We’re still in the immediate fallout from the news that sent English football reeling and led to Sam Allardyce leaving his job as England manager after just 67 days in charge.
Earlier today, Allardyce spoke to his reporters outside his home in Bolton. While his tone was generally contrite and the details he offered sparse, he did have one or two interesting things to say.
The comment that probably stands out the most is his reference to “entrapment,” implying that he was possibly induced into taking the meeting and making comments that created, at the very least, a major PR problem for the Football Association.
“Entrapment” is typically only applicable in criminal cases as a defense against liability. While things like sting operations carry some genuine ethical concerns, British law has an established legal precedent governing entrapment. As far as journalism is concerned, the question of where and when investigations cross the line remains a key ethical quandary.
But there’s a lot of gray area here, especially when there isn’t necessarily an allegation of criminal liability, as with Allardyce. Big Sam didn’t really do anything illegal, nor did he do anything even hinting at conspiracy to break any laws. The faint whiff of impropriety in this case, at worst, would just violate certain provisions in his contract with the FA. Mostly though, Allardyce created a PR problem for his employers and, arguably, brought his organization into disrepute. None of which constitute crimes, which makes his claim of entrapment very curious.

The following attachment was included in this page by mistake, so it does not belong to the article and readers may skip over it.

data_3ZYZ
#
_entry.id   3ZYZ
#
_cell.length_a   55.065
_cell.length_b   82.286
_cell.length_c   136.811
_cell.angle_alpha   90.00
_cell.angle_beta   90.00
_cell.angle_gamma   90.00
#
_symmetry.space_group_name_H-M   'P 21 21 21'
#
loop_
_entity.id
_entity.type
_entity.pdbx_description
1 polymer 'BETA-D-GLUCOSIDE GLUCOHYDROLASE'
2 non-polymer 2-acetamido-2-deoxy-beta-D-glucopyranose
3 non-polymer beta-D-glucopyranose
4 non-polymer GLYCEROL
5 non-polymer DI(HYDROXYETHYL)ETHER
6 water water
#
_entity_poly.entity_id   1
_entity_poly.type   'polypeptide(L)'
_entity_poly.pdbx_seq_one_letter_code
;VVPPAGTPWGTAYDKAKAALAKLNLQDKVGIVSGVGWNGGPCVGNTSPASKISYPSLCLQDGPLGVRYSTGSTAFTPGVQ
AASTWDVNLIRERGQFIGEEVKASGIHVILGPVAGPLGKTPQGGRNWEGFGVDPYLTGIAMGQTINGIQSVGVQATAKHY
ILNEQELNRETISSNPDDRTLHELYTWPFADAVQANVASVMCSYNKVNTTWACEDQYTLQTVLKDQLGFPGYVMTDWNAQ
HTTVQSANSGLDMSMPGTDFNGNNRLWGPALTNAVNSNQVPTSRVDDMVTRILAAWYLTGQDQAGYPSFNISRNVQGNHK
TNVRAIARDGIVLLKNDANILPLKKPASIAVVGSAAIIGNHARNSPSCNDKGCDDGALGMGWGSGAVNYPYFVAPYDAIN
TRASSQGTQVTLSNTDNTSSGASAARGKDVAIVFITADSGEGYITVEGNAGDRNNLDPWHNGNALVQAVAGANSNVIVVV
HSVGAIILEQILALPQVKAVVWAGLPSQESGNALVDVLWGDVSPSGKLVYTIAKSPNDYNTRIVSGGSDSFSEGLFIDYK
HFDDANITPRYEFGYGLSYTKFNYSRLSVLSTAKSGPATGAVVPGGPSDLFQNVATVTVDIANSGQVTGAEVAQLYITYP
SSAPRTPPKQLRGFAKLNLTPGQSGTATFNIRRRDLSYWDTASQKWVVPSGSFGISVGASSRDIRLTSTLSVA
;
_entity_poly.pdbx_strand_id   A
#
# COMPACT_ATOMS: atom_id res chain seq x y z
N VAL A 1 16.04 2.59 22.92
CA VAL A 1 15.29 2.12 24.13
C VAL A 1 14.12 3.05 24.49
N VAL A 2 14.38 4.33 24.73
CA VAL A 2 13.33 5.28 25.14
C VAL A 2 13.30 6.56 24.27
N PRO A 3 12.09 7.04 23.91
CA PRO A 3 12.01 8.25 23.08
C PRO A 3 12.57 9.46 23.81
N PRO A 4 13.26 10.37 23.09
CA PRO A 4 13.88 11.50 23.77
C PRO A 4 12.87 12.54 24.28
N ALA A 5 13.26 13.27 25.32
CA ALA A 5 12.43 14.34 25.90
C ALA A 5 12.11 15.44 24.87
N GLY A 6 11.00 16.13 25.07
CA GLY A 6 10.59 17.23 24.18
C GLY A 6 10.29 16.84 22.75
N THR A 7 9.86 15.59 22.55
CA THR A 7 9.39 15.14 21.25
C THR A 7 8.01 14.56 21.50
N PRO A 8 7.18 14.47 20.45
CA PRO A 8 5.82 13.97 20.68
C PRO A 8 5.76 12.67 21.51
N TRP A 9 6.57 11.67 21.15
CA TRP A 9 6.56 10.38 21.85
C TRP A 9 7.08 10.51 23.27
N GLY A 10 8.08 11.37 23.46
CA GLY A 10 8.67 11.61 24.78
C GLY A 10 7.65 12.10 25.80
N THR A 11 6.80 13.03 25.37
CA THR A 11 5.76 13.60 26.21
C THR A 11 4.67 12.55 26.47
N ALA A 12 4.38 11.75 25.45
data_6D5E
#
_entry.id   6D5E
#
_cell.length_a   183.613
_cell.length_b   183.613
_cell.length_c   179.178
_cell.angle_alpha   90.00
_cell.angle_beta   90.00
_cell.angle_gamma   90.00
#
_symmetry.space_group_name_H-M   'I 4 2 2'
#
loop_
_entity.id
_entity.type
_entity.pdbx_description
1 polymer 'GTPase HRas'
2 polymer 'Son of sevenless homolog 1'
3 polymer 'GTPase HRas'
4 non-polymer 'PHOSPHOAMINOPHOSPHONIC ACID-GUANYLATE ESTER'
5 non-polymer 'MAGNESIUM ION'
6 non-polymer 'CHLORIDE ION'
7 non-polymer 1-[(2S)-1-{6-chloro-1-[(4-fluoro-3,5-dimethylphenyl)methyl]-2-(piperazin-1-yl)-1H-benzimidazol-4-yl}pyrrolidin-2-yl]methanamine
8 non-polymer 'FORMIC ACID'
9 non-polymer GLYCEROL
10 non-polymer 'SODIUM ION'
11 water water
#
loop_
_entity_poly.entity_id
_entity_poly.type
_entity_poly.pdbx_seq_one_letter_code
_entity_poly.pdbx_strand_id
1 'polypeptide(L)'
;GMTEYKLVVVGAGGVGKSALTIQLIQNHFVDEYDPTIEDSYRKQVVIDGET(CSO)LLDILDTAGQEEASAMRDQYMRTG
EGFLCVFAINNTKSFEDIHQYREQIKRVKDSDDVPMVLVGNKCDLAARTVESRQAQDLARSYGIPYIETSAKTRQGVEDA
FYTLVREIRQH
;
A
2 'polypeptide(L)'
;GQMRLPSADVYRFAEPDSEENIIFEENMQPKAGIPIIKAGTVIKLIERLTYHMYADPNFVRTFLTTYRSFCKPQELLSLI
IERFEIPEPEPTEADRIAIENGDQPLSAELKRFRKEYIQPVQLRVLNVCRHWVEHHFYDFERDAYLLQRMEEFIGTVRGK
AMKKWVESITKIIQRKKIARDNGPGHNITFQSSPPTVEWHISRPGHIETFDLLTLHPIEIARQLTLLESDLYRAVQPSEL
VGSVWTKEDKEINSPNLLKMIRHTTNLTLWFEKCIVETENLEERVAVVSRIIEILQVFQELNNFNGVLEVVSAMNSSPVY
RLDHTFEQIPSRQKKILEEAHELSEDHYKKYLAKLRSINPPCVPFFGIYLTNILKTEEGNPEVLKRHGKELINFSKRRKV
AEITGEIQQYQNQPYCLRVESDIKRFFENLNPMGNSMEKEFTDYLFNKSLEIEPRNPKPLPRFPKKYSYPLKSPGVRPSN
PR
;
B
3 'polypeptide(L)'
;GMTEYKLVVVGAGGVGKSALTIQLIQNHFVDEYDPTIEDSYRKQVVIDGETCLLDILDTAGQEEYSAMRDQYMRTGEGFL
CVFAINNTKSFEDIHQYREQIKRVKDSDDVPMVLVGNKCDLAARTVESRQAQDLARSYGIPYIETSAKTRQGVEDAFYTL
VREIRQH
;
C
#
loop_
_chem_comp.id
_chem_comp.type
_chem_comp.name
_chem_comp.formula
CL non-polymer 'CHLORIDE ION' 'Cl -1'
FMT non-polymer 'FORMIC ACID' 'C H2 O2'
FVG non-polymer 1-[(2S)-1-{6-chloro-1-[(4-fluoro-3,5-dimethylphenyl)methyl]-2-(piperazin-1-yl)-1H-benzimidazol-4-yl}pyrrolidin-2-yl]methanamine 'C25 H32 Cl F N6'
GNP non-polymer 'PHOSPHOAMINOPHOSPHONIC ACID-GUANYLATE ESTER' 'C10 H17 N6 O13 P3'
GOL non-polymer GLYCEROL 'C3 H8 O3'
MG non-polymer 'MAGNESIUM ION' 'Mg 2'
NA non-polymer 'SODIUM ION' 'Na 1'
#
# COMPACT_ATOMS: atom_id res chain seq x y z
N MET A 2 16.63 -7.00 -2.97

Allardyce walks a very thin line here. On the one hand, he wants to sound like he’s taking responsibility and trying not to burn every bridge with the FA. On the other hand, his claim of entrapment, and insisting he only took the meeting as a favor to a friend, undermines his otherwise conciliatory tone by subtly suggesting that maybe he isn’t entirely to blame after all.
Which, frankly, doesn’t square with the basic facts of the case. Nobody made Allardyce take that meeting. Nobody induced him to comment, with no pretense of actionable advice but with a perceptible wink and nod, that getting around FA regulations on player transfers is not only possible but profitable. No one pressured him into maligning his employers or his predecessor. Nobody goaded him into casting aspersions on the Duke of Cambridge.
Allardyce has made it clear that the England job was his dream come true, the top of the mountain in his professional life and the culmination of more than 20 years’ work as a football manager. And in just over two months (and one game in charge) he managed to throw it all away in pursuit of a lucrative side hustle. It’s hard not to feel sympathy for the guy, but let’s be clear here— Allardyce brought this on himself. If he cared so much about being England manager and making the most of this singular opportunity, he never should’ve taken that meeting, or said or done anything that would’ve carried even the faintest hint of impropriety.
In the end, people are chosen for the job of England manager, in large part, because of their sense of judgment. Regardless of his liability (or lack thereof), Allardyce finally won the job he had spent a decades-long career preparing for and found himself incapable of doing it, because he couldn’t fulfill the biggest requirement of the position— good judgment.
Meanwhile, The Telegraph’s investigation continues, and has implicated as many as eight Premier League managers in a widespread bribery scandal. The managers are as-yet unnamed, but it’s only a matter of time before identities are revealed and this latest crisis in English football goes from bad to worse.